Fortunately I am very careful about libel and defamation. I am very considered in what comments, and their content, I allow to be shown that are made by my readers. If I am told something interesting by somebody important who would prefer to remain anonymous, then I invoke the Chatham House Rule (as I would being a Chatham House Member) to protect their identity but allow for their comments to enter debate and discussion on the blog.
As I rank so highly amongst the millions of blogs at blog directories such as Technocrati, I have a moral and ethical duty to those who will find me via such a directory and read my site when trying to discover matters Ukrainian, to do so in language free from academic jargon, management speak and associated gobbledygook whilst trying to impart my thoughts on any issue Ukrainian (or regional) I may decide to write about. Above all however, I think I must be honest and remain impartial unless I otherwise state a certain position.
For somebody who’s interest lays with policy rather than political party or political personality, it is fairly easy to remain impartial, as a good, bad, or indifferent policy can come from any source.
That is not true of all blogs or bloggers and rightly so. Some blogs are written to convey a certain party or social line quite deliberately. Some of those bloggers who write these blogs are well connected within certain parties or social groups and are paid by them to promote a certain slant on issues to meet their paymasters bias. Some NGOs and many think-tanks are no different, so why should blogging be exempt?
Many of these blogs are extremely popular because of the access they have to influential people and thus become a quasi official PR/media outlet for the paymasters. Again quite rightly for that is what they were set up to do. The issue then becomes just how close to journalism is this type of blogging?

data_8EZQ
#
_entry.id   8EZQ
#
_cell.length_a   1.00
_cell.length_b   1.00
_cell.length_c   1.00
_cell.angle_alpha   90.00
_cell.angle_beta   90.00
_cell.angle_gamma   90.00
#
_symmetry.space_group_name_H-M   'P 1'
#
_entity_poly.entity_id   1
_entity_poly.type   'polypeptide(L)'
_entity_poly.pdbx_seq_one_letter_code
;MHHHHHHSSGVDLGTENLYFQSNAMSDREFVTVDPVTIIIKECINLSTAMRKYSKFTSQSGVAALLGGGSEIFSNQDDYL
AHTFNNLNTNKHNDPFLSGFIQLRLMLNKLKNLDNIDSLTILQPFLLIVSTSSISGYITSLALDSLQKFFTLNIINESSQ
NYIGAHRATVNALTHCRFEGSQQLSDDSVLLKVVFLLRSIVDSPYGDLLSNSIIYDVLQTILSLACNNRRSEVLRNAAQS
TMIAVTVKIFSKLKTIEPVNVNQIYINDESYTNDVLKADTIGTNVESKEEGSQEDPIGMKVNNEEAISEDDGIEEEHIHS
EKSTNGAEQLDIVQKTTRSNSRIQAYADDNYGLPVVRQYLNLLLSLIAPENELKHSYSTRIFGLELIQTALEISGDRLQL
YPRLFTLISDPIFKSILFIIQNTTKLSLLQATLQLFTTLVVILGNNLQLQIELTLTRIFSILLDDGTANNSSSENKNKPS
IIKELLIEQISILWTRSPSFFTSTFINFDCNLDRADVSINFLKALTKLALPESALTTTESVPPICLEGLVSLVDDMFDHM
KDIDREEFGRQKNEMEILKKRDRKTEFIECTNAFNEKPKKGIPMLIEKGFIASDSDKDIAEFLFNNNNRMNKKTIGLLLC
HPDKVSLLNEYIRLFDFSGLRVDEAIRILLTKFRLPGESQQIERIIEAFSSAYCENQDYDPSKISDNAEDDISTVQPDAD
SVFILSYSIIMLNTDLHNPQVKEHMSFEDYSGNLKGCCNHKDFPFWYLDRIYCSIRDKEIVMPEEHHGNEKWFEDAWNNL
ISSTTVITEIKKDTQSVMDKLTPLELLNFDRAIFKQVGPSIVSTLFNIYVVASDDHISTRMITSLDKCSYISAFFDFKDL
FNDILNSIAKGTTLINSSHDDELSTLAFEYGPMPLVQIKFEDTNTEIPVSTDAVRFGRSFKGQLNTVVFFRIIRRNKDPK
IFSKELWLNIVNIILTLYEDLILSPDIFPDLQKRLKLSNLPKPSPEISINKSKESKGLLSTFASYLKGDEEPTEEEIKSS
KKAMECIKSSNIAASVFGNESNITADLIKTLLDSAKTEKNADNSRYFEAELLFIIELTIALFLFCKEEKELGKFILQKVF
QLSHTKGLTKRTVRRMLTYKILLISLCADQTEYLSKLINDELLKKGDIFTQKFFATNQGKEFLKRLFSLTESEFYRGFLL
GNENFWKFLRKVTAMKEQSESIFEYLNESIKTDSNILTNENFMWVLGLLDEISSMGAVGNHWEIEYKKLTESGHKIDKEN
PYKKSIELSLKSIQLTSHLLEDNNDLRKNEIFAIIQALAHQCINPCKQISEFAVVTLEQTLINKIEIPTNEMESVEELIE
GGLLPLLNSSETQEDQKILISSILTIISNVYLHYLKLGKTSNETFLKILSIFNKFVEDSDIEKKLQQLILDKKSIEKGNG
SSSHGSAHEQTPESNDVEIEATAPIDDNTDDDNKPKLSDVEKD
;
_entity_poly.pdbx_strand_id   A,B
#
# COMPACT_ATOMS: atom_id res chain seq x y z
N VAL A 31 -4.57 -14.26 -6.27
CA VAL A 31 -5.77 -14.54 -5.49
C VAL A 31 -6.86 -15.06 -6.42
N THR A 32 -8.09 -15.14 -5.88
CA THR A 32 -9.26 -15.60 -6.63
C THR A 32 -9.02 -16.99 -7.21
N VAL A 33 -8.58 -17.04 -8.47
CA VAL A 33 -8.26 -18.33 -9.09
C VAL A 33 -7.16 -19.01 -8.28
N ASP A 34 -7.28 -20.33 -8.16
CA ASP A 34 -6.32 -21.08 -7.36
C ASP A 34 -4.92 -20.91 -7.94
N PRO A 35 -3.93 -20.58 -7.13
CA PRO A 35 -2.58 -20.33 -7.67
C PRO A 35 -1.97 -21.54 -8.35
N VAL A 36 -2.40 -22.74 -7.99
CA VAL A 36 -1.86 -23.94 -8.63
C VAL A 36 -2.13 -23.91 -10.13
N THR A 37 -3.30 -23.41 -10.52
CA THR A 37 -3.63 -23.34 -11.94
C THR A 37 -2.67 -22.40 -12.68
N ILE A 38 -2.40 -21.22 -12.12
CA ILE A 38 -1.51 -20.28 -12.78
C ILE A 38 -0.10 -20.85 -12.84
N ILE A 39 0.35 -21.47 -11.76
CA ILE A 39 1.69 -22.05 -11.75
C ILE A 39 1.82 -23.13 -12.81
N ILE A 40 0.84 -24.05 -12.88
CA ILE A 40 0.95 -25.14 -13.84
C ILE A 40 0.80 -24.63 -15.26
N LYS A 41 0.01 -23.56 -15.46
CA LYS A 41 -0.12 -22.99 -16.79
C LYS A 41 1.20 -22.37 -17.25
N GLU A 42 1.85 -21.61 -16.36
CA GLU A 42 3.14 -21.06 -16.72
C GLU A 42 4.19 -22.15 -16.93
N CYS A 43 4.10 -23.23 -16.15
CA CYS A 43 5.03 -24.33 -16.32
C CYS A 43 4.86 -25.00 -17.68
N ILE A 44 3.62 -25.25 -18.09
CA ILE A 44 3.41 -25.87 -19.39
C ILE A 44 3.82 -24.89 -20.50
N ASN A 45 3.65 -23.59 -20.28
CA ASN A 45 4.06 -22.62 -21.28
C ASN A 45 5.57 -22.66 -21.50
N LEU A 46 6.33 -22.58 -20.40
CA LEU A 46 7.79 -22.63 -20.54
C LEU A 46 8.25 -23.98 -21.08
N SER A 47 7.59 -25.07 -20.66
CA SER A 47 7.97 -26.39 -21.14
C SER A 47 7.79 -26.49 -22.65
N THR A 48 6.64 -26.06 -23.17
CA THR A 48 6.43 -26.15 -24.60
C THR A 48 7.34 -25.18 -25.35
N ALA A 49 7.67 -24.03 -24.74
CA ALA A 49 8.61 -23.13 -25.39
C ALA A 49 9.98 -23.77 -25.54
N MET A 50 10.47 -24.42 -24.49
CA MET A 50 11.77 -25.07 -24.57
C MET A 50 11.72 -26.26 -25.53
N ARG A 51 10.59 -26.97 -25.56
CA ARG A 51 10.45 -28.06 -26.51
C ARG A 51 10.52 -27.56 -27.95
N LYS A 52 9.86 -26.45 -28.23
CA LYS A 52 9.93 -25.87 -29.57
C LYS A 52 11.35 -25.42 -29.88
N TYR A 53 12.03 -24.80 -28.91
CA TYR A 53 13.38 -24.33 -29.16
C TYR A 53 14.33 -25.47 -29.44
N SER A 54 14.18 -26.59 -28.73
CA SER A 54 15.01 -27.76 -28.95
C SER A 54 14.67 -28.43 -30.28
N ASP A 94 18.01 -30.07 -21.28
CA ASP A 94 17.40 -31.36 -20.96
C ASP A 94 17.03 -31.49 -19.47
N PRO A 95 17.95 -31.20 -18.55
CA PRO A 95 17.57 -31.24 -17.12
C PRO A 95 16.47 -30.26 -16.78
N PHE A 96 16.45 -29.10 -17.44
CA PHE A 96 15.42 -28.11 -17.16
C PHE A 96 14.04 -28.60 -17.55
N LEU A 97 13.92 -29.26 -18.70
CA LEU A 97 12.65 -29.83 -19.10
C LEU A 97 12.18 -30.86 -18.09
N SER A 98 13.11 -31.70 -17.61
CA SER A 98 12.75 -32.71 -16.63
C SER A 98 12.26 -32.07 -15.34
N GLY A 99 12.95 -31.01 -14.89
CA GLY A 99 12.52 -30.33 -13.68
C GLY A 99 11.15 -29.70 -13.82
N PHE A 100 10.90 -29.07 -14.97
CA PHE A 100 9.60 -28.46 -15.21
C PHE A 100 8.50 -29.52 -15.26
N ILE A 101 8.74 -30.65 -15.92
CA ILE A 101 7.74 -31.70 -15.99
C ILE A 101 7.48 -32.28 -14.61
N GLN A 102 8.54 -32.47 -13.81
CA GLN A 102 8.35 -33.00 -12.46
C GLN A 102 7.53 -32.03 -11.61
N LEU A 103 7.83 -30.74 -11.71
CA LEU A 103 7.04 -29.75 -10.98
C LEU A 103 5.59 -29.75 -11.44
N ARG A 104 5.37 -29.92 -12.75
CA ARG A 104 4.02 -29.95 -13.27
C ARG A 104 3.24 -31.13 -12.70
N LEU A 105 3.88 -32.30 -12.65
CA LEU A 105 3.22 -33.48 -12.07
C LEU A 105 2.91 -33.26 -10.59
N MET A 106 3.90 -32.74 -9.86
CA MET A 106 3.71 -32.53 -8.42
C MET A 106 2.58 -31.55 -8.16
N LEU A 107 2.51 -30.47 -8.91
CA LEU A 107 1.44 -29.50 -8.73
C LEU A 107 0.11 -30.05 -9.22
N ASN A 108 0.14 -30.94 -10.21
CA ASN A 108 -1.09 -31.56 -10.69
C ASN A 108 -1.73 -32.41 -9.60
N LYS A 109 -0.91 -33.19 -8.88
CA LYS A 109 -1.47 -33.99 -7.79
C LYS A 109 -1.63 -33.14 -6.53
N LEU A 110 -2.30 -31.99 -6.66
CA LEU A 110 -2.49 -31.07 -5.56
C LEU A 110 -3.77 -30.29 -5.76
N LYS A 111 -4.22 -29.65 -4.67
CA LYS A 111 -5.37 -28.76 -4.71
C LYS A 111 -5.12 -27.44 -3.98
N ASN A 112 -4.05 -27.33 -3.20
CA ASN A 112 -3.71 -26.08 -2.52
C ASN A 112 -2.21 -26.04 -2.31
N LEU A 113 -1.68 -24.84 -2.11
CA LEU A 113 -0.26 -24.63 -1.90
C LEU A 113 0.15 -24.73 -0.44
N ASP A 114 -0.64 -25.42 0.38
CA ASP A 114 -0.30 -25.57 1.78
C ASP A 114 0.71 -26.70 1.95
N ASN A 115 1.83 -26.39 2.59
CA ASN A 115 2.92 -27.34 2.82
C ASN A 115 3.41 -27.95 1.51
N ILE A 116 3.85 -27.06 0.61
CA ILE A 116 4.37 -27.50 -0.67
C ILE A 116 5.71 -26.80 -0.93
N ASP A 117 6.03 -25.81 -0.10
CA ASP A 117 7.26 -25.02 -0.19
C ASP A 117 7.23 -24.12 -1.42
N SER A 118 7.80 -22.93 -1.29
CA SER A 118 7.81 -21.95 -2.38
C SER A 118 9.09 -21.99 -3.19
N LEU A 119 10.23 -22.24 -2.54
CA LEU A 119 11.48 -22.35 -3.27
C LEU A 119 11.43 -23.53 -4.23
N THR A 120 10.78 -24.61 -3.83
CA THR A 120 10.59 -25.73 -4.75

This is the issue now being wrestled with by Lord Justice Leveson over in the UK, for it is he that must make recommendations on the future of the media to parliament and it is the media representatives and witnesses that are continually highlighting the fact that a great many extremely popular websites and blogs are not so very far removed from (if at all) traditional journalism.
The UK media is attempting to smudge the line between traditional media and copy with certain areas of the blogosphere and state any regulations recommended for the media will have to be made for bloggers as well given that some blogs are just as influential as any printed newspaper.
Just where and how Lord Justice Leveson can or will draw the line on this remains to be seen. It also remains to be seen just what will seep across national borders when it comes to other nations following the UK lead when conclusions are eventually reached.
Do I consider myself a journalist? – No.
Do I consider myself an authoritative commentator? That depends upon what specifically I am writing about on any particular day.
Do enough people read what I write for me to take some care over legal issues? – Yes (and thank you all for reading).
Am I a dedicated blogger? Hmmm – I write daily about Ukraine but I am not paid to do so, it was simply a new hobby that became a habit some years ago.
Should I be subjected to any decision reached by Lord Justice Leveson or a Ukrainian counterpart in the years to come? – I don’t think so.